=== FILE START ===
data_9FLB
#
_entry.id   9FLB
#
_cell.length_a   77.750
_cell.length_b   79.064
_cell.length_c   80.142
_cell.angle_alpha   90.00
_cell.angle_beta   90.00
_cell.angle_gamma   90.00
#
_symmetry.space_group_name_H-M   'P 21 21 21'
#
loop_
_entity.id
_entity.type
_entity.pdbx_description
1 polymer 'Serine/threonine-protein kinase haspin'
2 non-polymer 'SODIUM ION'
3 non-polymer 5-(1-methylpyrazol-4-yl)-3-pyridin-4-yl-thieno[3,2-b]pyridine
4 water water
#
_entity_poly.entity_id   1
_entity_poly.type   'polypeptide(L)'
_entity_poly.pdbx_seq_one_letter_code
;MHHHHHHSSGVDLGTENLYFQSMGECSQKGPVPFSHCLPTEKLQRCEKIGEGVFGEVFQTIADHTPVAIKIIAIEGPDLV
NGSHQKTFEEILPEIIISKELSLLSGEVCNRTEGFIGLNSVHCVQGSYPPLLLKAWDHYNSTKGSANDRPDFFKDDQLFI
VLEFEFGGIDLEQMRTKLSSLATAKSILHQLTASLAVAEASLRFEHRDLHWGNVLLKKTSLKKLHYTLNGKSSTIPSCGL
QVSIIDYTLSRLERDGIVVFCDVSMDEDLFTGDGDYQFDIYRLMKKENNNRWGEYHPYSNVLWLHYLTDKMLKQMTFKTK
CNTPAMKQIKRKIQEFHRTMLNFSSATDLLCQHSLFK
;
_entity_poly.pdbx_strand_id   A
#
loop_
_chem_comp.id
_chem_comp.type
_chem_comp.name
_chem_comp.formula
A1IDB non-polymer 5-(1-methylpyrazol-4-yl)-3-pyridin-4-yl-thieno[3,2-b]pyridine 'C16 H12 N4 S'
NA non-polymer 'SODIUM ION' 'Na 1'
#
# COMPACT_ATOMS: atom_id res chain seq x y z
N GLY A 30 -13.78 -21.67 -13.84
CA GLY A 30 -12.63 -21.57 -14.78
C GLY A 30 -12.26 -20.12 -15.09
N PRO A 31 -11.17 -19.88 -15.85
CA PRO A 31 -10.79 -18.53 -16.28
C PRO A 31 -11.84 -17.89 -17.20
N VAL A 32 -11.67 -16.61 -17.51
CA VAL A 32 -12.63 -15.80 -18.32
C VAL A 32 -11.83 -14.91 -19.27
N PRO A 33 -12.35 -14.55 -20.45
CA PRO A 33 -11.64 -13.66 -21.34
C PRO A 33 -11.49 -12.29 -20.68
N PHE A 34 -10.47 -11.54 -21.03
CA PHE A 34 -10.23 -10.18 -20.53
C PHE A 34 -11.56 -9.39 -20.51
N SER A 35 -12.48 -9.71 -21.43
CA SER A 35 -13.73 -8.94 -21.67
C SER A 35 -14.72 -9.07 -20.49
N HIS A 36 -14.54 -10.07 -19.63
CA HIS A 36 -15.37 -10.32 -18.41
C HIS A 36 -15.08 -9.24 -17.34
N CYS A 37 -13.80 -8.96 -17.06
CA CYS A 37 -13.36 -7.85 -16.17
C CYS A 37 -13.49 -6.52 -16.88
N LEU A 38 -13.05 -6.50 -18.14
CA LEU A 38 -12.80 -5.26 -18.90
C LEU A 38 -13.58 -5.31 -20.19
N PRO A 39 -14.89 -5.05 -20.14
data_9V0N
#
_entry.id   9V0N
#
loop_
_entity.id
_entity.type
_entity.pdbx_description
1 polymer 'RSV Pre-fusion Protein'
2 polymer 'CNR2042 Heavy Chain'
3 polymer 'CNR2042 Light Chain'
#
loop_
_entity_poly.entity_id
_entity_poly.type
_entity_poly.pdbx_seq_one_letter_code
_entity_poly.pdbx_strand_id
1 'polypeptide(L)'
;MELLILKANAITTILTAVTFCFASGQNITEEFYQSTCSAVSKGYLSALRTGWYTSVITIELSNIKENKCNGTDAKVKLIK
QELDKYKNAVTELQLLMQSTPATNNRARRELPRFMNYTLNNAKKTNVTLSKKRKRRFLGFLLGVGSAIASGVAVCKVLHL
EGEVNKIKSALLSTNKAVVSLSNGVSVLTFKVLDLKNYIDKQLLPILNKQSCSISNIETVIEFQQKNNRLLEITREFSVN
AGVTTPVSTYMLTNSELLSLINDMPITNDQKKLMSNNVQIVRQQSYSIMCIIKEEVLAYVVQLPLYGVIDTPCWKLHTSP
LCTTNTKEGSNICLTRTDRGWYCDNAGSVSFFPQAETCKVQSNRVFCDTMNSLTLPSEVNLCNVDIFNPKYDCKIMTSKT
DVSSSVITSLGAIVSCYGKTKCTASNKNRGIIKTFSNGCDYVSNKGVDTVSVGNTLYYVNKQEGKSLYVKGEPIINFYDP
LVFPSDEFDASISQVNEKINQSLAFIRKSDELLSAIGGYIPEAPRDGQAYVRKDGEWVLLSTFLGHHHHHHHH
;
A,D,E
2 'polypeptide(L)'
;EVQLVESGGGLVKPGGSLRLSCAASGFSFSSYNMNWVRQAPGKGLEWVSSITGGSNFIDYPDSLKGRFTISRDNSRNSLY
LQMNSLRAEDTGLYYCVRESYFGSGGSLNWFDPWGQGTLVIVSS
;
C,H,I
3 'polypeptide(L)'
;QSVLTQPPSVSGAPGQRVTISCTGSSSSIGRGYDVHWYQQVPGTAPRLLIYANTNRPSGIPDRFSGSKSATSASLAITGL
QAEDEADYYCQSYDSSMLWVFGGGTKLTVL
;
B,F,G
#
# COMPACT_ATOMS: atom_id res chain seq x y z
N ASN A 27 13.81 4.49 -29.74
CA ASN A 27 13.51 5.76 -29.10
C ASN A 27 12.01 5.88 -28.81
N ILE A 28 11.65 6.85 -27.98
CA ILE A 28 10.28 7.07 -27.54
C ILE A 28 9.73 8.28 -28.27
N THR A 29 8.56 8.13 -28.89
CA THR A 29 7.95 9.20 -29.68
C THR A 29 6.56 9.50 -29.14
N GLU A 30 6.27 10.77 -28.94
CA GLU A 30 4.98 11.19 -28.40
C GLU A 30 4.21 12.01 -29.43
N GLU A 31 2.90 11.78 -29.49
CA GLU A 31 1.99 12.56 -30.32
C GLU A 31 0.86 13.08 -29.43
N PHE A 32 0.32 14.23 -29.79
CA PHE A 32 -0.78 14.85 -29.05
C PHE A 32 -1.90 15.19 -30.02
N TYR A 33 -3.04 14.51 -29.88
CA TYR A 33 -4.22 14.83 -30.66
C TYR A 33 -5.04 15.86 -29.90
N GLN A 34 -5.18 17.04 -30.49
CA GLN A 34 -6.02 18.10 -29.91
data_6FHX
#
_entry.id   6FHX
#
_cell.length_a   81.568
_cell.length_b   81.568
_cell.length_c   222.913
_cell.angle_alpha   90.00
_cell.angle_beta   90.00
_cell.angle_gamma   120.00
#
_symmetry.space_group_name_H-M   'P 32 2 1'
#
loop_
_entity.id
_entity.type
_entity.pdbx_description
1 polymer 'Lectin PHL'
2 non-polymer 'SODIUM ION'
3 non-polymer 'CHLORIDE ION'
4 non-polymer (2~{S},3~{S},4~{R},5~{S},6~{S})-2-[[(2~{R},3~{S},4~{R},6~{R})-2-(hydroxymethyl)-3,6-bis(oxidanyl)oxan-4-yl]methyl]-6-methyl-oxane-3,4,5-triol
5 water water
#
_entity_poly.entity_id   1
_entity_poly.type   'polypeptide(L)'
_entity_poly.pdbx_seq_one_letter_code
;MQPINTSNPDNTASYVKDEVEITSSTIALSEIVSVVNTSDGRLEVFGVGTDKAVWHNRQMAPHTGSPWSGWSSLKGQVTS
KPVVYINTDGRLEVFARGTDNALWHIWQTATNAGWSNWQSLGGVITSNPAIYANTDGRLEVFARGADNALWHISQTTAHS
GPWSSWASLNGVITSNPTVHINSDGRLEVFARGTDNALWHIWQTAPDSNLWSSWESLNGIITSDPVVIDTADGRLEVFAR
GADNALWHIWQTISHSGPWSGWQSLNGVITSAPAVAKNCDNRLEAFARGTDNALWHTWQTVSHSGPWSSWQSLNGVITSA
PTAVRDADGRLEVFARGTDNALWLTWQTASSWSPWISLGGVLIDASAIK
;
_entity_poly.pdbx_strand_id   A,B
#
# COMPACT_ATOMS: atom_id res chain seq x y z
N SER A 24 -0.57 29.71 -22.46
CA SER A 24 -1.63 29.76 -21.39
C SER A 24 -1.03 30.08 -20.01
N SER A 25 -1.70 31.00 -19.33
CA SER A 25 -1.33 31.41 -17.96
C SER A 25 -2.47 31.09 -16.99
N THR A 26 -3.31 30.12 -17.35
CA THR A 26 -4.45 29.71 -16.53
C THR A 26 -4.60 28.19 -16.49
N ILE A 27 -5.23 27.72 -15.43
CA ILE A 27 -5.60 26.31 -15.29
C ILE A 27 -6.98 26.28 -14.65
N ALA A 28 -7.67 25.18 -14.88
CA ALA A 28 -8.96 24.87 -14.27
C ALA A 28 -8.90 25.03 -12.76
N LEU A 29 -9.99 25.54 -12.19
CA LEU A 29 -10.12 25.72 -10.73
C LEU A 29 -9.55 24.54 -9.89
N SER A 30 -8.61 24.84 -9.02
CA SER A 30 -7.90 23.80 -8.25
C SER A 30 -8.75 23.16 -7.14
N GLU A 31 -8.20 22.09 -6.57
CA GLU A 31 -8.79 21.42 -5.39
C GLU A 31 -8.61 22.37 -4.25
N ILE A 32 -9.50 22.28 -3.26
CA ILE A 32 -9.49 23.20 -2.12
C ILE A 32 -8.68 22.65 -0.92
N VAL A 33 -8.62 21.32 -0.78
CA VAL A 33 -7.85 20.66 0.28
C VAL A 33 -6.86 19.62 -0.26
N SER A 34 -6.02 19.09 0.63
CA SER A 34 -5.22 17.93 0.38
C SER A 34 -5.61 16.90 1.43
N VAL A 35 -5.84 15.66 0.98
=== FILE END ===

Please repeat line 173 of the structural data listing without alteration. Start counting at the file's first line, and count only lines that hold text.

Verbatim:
C SER A 25 -2.47 31.09 -16.99